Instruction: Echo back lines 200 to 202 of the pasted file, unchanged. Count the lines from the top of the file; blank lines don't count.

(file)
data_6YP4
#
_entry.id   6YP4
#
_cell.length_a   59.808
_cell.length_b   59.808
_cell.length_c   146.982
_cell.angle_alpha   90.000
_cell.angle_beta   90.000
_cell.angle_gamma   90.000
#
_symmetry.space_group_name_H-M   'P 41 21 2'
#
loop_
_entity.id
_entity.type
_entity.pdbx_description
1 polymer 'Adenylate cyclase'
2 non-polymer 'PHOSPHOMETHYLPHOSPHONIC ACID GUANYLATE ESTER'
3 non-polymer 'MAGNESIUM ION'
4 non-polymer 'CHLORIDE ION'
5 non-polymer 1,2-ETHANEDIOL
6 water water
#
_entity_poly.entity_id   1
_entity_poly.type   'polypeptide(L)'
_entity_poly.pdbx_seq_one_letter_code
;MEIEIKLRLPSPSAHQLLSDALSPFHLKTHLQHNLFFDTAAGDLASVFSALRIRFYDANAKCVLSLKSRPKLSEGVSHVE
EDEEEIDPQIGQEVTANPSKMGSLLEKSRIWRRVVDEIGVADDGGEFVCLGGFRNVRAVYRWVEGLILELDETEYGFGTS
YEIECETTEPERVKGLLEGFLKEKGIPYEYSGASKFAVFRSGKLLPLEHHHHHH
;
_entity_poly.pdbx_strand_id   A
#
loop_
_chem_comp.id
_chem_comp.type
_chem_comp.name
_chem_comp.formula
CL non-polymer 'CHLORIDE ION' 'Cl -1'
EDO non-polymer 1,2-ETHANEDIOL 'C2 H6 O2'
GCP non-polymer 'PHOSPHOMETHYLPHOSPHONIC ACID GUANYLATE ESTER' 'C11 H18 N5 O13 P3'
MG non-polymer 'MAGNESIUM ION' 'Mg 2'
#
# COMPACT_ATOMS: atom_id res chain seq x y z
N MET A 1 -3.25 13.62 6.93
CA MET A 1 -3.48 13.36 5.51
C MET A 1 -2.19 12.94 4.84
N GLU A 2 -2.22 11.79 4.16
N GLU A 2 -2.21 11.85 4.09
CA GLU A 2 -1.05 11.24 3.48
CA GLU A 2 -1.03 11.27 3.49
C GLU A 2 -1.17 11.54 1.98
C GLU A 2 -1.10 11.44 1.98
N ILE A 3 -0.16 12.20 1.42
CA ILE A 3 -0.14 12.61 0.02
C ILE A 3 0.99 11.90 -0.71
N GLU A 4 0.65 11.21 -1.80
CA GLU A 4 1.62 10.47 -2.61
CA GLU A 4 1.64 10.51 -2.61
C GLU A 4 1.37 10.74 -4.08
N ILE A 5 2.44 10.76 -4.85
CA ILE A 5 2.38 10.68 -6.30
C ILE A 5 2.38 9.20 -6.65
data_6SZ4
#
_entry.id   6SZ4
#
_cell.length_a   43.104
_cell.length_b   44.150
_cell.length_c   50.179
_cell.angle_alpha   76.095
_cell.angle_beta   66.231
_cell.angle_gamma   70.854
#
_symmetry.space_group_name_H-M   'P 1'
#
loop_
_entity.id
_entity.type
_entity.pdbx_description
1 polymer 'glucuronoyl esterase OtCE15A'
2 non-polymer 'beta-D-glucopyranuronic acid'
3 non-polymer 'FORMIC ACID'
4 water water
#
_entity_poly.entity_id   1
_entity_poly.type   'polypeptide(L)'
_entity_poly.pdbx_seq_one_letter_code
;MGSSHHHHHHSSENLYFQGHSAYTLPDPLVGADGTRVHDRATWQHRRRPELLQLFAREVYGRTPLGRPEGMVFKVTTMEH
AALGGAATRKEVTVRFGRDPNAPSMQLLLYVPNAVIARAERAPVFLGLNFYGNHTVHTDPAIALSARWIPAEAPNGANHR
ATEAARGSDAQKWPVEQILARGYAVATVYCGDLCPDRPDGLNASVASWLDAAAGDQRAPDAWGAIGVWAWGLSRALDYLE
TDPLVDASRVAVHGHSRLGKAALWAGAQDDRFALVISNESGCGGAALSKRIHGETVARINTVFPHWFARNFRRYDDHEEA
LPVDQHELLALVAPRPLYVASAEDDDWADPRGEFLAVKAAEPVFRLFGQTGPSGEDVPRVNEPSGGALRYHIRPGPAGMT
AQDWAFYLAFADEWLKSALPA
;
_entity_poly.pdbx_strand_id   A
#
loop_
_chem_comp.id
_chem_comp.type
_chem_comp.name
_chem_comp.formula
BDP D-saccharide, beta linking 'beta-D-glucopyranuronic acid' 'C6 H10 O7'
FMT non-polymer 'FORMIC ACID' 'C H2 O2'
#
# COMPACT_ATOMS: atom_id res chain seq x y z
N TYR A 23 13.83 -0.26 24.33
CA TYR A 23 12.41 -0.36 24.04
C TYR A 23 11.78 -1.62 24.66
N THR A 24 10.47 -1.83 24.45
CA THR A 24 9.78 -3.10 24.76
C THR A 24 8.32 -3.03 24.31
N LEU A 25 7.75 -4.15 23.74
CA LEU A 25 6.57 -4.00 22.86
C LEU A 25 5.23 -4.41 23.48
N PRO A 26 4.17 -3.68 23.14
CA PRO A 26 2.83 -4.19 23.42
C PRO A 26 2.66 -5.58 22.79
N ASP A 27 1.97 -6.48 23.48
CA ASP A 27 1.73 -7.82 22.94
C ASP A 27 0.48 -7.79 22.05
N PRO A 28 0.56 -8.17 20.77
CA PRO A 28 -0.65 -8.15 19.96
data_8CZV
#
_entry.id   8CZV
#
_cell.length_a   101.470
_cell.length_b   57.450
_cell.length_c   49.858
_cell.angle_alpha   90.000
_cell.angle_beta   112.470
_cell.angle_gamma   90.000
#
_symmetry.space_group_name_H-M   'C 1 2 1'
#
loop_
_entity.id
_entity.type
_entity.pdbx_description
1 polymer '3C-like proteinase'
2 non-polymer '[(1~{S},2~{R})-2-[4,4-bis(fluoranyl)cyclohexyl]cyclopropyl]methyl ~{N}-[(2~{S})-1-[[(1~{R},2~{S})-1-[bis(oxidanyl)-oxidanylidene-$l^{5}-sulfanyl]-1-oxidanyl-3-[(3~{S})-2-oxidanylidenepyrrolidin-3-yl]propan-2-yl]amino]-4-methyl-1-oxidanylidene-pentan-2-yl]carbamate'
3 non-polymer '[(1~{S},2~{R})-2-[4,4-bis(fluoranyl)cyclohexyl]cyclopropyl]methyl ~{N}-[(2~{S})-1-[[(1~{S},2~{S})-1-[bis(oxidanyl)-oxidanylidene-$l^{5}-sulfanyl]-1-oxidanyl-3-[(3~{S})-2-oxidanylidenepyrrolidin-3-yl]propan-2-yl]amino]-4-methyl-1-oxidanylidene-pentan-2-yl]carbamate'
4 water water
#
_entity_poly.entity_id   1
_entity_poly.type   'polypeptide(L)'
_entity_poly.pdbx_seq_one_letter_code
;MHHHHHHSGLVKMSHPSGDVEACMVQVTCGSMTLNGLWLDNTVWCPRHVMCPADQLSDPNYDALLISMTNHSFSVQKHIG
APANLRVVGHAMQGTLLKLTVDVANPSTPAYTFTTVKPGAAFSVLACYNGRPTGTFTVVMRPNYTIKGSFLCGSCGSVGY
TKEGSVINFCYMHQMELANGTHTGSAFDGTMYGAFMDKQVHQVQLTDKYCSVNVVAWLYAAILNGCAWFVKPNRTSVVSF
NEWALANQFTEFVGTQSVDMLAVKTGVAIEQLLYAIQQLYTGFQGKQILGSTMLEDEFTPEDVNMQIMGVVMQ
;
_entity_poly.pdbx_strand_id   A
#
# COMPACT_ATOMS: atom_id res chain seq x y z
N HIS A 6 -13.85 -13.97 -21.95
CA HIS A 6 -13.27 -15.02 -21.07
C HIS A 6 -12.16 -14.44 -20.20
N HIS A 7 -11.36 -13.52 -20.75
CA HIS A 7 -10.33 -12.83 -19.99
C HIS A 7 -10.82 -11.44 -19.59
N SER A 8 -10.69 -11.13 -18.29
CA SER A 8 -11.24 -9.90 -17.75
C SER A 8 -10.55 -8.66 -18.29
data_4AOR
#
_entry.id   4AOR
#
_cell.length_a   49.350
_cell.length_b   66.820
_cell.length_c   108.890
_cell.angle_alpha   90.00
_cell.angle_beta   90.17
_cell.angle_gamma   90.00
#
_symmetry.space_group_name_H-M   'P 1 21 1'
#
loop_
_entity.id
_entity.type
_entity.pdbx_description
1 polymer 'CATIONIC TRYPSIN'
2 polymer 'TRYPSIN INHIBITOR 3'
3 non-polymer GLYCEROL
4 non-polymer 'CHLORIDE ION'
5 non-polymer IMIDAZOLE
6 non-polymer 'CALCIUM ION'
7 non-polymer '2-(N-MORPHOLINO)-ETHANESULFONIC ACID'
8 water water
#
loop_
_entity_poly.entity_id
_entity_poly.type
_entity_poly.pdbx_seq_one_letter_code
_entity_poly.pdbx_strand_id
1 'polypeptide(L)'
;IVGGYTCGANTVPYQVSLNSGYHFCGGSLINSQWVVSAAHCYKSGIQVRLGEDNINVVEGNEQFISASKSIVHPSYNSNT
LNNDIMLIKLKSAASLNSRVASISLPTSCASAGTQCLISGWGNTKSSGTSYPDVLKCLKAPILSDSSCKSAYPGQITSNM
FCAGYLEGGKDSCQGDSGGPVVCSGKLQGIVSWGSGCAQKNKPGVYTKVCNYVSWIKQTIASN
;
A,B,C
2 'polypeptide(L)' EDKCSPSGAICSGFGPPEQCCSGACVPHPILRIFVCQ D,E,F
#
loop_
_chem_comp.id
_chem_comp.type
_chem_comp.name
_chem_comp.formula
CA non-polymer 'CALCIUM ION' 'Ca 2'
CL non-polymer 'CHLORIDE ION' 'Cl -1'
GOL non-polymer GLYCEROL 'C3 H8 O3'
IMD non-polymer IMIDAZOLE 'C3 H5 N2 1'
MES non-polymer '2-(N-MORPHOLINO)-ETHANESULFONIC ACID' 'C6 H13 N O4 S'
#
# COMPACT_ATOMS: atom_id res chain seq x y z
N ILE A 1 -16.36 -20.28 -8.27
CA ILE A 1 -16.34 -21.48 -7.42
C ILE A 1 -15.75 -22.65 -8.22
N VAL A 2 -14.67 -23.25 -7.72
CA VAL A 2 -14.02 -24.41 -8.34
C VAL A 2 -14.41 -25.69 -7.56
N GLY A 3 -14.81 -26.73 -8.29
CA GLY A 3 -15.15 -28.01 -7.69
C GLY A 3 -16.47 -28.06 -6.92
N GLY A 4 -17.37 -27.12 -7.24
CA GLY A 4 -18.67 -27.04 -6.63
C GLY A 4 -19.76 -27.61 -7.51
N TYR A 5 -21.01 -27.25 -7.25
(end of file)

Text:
FCAGYLEGGKDSCQGDSGGPVVCSGKLQGIVSWGSGCAQKNKPGVYTKVCNYVSWIKQTIASN
;
A,B,C